Who are the top supply chain innovators in aerospace and defence?

10 mins

The pace of innovation in aerospace and defence is hypersonic, with 174,000 patents granted ...

Mane Aerospace Team

By Mane Aerospace Team

The pace of innovation in aerospace and defence is hypersonic, with 174,000 patents granted in the past three years.

But the progress of an innovation isn’t linear. It’s an S-curve–starting slow at the beginning, rising fast in the middle, and slowing down again at the end. These three stages divide innovations into three very different groups:

  1. Emerging innovations are still taxiing along the runway, slowly gathering early adopters. A few to watch right now are aerodynamic guidance systems for missiles, bonded fibre laminates, and visual landing aids.
  2. Accelerating innovations have achieved liftoff and are rapidly gaining popularity. They currently include ultrasonic inspection for aircraft, fuselage riveting, and centrifugal fan impellers.
  3. Mature innovations are levelling off as they start to become established–for example, blade alloy welding, gas turbine fuel injectors, and anti-ballistic clothing fibres.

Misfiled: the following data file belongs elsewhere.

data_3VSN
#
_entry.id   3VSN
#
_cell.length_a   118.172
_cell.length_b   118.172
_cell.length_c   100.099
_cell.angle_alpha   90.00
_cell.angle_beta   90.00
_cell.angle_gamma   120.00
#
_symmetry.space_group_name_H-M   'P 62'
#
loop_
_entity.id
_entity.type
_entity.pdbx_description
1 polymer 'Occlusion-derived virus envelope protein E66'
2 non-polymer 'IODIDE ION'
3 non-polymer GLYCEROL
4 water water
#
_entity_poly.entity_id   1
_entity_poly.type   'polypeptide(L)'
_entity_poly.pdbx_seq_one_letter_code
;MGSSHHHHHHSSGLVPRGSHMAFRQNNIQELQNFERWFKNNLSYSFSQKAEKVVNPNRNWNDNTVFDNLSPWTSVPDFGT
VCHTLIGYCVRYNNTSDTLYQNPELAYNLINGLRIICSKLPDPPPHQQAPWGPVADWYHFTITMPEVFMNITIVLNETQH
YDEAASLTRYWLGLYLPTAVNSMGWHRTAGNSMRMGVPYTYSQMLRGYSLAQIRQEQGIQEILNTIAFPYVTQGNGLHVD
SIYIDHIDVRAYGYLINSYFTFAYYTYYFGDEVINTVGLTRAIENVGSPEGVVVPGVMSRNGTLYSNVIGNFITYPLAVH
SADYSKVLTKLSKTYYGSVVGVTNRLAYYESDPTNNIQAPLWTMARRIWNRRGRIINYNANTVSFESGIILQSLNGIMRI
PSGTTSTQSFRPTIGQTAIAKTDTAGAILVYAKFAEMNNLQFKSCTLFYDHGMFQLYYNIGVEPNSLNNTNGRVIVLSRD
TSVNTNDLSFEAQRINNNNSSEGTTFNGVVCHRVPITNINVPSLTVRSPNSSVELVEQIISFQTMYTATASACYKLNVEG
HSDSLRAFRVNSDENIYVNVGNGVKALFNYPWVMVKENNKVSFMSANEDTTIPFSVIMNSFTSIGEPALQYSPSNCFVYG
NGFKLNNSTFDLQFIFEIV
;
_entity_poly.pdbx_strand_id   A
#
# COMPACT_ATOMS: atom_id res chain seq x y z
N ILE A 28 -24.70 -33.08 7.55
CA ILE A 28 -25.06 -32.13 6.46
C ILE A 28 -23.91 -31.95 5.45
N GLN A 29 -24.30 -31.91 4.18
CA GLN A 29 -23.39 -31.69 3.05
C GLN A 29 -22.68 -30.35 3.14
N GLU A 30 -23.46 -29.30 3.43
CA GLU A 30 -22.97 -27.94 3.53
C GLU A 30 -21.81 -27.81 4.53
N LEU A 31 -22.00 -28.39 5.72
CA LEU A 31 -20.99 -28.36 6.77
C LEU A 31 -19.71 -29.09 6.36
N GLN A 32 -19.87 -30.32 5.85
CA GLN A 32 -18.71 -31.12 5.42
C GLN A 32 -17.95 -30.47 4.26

Knowing which stage an innovation has reached is crucial to understanding its current and future levels of adoption and impact.

A key area of innovation in both aerospace and defence is supply chain management systems. Recent global events have highlighted the need to adapt and secure supply chains, and have driven startups, tech manufacturers, and major players alike to start innovating.


Top 10 innovators in supply chain management systems

Ranked by number of patents from 2010 to 2021, FedEx is quantum leaps ahead of the rest, with twice as many patents as Alphabet, which itself has four times as many as Deutsche Post.

  1. FedEx: 195
  2. Alphabet: 96
  3. Deutsche Post: 24
  4. Amazon.com: 15
  5. Honda Motor: 15
  6. Ford Motor: 13
  7. Boeing: 11
  8. Here: 9
  9. Continental: 8
  10. Autonomous Solutions: 7

However, Alphabet takes the top spot for both geographic reach (number of countries where each patent is registered) and application diversity (number of different applications for each patent), making it both the most global and the most diversified innovator of the bunch.

Second and third place for application diversity go to NEC and Continental, and for geographic reach to SZ DJI Technology and Nuro, which is repurposing data-crunching software from its driverless delivery vehicles to drive better procedural decisions in supply chain processes.

While almost every industry has been forced to rethink its supply chain management, the unique complexity of supply chains in aerospace and defence looks set to remain a catalyst for intense innovation for years to come.

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